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Gartner: Data managers experiencing major data growth difficulties

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4th Nov 2010
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What's the biggest challenge for data centre managers? Data growth of course – and that's not about to change any time soon, according to research firm Gartner

According to a recent survey by Gartner, 47% of survey respondents rank data growth in their top three challenges, followed by system performance and scalability at 37% and network congestion and connectivity architecture at 36%. 
"While all the top data centre hardware infrastructure challenges impact cost to some degree, data growth is particularly associated with increased costs relative to hardware, software, associated maintenance, administration and services," said April Adams, research director at Gartner. "Given that cost containment remains a key focus for most organisations, positioning technologies to show that they are tightly linked to cost containment, in addition to their other benefits, is a promising approach."
Investment in data archiving and retirement projects are the most popular response to this challenge, with 62%  of respondents planning such projects or continuing current investment in them through year-end 2011. 
Other high-ranking IT projects that will be employed to address the issue of data growth are data security from internal, external or hacker risk; storage consolidation; storage management tools; and data reduction techniques.
System performance and scalability inevitably remain an issue and one that's likely to expand as the economic recovery kicks in.  "As the global economy begins to revive in 2010 and organisations start to shift focus to a return to growth, IT organisations will be challenged to support the various growth initiatives," said Naveen Mishra, principal research analyst at Gartner.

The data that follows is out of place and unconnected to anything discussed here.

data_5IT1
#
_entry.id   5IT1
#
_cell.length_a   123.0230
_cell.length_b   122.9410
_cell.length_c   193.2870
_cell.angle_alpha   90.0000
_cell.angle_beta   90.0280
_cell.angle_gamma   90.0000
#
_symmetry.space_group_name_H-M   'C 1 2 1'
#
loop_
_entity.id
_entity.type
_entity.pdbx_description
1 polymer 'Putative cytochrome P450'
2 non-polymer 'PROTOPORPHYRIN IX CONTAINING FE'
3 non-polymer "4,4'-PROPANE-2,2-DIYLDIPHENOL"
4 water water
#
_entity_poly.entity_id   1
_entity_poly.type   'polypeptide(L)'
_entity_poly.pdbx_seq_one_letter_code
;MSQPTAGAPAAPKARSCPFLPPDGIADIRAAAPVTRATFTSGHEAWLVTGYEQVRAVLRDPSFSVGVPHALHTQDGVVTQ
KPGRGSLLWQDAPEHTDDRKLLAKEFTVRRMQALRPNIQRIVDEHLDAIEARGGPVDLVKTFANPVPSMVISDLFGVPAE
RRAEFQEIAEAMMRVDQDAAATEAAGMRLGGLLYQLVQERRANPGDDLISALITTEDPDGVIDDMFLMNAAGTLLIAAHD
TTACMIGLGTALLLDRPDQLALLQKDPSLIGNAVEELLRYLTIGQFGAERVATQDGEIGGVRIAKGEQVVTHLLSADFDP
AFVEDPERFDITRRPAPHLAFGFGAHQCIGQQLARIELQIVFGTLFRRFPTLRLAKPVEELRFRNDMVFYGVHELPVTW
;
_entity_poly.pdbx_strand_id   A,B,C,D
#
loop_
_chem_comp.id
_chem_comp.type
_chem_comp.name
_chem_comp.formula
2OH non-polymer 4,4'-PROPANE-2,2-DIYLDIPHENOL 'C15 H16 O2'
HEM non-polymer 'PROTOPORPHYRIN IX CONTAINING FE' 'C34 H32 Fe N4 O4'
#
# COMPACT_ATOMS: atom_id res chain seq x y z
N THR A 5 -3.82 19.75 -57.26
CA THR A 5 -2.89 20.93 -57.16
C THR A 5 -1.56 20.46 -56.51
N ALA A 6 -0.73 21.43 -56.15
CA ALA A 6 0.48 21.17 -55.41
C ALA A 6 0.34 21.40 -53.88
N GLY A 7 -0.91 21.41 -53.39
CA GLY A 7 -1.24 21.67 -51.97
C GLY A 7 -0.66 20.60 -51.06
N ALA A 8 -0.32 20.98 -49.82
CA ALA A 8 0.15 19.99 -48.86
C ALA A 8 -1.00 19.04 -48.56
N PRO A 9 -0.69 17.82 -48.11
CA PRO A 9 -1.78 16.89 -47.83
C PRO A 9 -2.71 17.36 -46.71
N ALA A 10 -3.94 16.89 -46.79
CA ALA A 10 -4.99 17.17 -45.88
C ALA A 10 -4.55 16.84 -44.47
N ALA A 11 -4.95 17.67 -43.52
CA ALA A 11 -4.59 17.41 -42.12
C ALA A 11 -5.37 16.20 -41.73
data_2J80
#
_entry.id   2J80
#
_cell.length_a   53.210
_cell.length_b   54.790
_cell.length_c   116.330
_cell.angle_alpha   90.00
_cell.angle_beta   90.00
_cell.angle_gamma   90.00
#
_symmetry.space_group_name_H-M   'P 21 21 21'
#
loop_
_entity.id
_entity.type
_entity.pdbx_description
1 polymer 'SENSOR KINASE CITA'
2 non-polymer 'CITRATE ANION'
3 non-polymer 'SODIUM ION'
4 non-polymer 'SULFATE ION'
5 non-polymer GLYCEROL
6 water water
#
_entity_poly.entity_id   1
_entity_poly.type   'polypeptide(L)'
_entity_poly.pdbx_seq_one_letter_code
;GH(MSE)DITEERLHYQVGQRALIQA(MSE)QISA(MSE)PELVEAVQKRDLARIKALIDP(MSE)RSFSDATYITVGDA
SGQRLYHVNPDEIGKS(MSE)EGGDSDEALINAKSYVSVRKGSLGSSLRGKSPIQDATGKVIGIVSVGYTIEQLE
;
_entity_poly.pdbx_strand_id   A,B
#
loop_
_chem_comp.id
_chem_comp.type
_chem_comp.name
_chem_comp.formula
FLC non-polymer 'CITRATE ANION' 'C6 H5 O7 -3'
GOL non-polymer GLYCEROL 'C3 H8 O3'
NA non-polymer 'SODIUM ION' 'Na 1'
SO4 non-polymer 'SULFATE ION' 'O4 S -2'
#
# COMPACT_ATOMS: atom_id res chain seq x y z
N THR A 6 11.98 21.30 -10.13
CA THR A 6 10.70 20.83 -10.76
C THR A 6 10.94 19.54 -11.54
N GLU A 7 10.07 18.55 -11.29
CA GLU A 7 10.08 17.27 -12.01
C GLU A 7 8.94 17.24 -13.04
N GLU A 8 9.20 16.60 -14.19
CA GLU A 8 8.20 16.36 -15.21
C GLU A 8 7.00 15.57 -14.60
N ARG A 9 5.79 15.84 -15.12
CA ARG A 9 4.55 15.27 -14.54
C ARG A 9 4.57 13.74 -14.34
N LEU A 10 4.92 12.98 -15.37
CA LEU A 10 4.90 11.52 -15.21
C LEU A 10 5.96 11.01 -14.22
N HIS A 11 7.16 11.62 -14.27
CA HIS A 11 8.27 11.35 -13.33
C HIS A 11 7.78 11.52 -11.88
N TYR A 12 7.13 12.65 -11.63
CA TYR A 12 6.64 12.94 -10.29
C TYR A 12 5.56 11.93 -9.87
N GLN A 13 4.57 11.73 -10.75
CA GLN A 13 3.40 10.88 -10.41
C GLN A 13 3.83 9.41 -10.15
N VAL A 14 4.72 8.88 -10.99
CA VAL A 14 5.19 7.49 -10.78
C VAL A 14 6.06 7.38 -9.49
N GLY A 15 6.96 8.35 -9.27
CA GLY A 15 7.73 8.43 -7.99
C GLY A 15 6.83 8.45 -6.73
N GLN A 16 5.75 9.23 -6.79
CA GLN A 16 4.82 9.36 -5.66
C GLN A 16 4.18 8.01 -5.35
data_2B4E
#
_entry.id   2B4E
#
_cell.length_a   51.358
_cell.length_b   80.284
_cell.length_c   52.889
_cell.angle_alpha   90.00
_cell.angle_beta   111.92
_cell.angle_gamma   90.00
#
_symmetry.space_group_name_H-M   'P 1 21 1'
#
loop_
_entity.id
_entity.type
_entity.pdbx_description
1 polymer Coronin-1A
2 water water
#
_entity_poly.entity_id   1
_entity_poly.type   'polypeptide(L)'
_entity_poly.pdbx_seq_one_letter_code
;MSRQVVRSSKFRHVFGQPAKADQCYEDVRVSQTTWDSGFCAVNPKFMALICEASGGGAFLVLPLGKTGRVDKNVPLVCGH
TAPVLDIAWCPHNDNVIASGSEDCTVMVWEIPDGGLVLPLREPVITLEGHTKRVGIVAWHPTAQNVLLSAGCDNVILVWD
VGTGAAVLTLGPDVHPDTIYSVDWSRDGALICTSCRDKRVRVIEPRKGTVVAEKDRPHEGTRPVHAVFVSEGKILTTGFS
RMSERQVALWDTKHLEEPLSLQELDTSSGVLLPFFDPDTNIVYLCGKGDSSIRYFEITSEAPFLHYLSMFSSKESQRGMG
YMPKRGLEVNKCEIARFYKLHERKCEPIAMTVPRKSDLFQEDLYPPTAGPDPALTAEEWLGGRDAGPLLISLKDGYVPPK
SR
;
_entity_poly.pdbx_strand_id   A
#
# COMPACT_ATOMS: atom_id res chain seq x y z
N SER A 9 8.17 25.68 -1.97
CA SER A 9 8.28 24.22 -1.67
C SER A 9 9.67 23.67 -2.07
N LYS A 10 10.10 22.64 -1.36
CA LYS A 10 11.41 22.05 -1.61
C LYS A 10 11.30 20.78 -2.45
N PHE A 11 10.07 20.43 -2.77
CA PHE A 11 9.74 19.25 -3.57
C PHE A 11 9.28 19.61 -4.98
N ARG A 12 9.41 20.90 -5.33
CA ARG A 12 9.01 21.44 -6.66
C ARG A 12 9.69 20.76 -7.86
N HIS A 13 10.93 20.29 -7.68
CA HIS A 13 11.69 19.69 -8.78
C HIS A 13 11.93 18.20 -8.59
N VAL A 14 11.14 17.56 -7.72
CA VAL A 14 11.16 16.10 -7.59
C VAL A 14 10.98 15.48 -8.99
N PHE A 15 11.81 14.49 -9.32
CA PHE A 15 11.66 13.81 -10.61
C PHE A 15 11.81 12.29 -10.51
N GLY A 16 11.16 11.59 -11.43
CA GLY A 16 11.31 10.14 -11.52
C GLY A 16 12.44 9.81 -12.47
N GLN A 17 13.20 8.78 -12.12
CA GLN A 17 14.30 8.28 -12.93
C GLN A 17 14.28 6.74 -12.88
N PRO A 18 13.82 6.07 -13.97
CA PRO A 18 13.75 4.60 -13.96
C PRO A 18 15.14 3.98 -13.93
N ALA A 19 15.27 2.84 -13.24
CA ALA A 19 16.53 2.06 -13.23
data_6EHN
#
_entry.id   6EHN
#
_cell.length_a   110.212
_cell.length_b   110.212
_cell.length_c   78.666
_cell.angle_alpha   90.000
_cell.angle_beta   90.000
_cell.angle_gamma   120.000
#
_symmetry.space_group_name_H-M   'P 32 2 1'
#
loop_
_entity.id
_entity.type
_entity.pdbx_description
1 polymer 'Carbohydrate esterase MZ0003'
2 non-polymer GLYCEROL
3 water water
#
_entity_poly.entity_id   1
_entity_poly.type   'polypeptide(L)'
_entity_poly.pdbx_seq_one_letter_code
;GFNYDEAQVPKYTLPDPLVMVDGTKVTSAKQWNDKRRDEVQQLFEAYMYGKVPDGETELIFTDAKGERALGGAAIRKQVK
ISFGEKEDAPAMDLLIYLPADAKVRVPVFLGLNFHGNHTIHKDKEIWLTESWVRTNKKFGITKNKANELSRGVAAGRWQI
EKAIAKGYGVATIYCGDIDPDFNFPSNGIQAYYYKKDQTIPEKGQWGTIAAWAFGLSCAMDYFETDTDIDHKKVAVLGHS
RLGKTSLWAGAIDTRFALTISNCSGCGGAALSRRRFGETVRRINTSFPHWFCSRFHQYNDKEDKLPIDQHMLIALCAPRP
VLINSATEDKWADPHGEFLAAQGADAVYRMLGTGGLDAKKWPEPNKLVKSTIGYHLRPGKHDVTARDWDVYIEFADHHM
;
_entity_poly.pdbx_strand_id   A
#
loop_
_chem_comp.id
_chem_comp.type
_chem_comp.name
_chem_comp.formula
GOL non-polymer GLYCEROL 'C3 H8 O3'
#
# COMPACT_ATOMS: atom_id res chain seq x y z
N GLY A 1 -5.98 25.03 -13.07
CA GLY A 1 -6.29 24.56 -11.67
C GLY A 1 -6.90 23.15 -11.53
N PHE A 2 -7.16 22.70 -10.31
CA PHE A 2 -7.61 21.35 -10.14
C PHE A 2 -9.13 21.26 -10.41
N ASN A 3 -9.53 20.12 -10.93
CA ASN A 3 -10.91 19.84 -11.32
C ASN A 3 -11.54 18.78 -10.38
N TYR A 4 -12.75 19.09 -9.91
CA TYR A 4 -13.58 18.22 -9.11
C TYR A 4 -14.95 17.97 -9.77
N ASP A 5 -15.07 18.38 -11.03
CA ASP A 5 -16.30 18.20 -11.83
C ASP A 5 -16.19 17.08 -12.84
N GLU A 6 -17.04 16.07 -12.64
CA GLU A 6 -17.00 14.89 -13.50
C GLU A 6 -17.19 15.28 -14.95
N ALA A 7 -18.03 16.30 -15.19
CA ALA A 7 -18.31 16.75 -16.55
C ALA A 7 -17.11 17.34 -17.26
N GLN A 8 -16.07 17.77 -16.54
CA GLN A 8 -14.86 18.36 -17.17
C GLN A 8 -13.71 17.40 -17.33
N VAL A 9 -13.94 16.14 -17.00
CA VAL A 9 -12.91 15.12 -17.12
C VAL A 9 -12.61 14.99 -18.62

"Many data centre managers were forced to defer infrastructure upgrades and extend technology refresh cycles in 2009 and, as a result, are now dealing with an aging infrastructure or, in some cases, product obsolescence. Vendors wishing to tap into this reopening market should propose infrastructure solutions that are high in efficiency and offer scalability as the demand grows, thus helping the companies to prepare for a return to growth."
Network congestion and connectivity architecture is becoming more problematic as a new generation of servers with multicore processors demand significantly high input/output (I/O). If these servers are virtualised, this requirement further goes up with traditional LAN switches not designed to meet this sudden upsurge in network demand.Increased reliance on WAN can be another trigger for network-related challenges as users are consolidating their IT systems, especially as individual users are increasingly working remotely or going mobile. 
Gartner advises vendors to help customers to be strategic with their network infrastructure rather than continue to take a silo approach. "While survey respondents reported that their top challenge with respect to their data center infrastructure was data growth, they did not rank 'existing data centre at or nearing capacity and/or utilisation limits' as one of their top drivers for strategic change in the data center, " warned Adams. 
When asked what the three most important drivers of strategic change in their organisation's data centre would be through the end of 2011, half of respondents said business continuity and availability. The second and third most commonly mentioned drivers were cost containment initiatives — 37%  — and maintaining or improving user service levels and satisfaction — 36%. 
More than half of the survey respondents plan to expand capacity at their existing data center site by the end of 2011, and 30% plan to build new data centers, although there is wide variance by respondent country. The top three technologies that respondents plan to invest in through 2011 are server virtualisation (67% ), application consolidation or rationalisation (56%) and blade servers (51%).

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